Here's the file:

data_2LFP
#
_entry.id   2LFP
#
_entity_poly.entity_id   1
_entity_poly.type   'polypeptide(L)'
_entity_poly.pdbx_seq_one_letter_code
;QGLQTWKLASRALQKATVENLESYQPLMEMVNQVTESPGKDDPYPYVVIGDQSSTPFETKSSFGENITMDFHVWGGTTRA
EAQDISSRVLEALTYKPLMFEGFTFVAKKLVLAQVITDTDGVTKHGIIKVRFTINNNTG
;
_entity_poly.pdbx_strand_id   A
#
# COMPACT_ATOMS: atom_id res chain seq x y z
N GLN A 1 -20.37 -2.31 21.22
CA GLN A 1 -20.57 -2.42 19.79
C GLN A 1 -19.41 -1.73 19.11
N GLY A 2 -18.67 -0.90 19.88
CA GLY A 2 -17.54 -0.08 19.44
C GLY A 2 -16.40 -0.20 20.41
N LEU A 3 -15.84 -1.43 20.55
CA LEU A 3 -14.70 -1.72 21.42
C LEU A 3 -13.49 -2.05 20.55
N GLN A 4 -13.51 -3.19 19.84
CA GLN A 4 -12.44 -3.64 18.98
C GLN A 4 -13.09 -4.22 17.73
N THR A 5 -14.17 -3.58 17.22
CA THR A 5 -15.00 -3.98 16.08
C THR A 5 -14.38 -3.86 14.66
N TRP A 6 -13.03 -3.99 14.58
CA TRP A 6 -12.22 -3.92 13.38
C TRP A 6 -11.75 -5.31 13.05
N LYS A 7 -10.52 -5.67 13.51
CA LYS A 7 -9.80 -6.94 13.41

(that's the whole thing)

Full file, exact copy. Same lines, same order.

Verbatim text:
data_2LFP
#
_entry.id   2LFP
#
_entity_poly.entity_id   1
_entity_poly.type   'polypeptide(L)'
_entity_poly.pdbx_seq_one_letter_code
;QGLQTWKLASRALQKATVENLESYQPLMEMVNQVTESPGKDDPYPYVVIGDQSSTPFETKSSFGENITMDFHVWGGTTRA
EAQDISSRVLEALTYKPLMFEGFTFVAKKLVLAQVITDTDGVTKHGIIKVRFTINNNTG
;
_entity_poly.pdbx_strand_id   A
#
# COMPACT_ATOMS: atom_id res chain seq x y z
N GLN A 1 -20.37 -2.31 21.22
CA GLN A 1 -20.57 -2.42 19.79
C GLN A 1 -19.41 -1.73 19.11
N GLY A 2 -18.67 -0.90 19.88
CA GLY A 2 -17.54 -0.08 19.44
C GLY A 2 -16.40 -0.20 20.41
N LEU A 3 -15.84 -1.43 20.55
CA LEU A 3 -14.70 -1.72 21.42
C LEU A 3 -13.49 -2.05 20.55
N GLN A 4 -13.51 -3.19 19.84
CA GLN A 4 -12.44 -3.64 18.98
C GLN A 4 -13.09 -4.22 17.73
N THR A 5 -14.17 -3.58 17.22
CA THR A 5 -15.00 -3.98 16.08
C THR A 5 -14.38 -3.86 14.66
N TRP A 6 -13.03 -3.99 14.58
CA TRP A 6 -12.22 -3.92 13.38
C TRP A 6 -11.75 -5.31 13.05
N LYS A 7 -10.52 -5.67 13.51
CA LYS A 7 -9.80 -6.94 13.41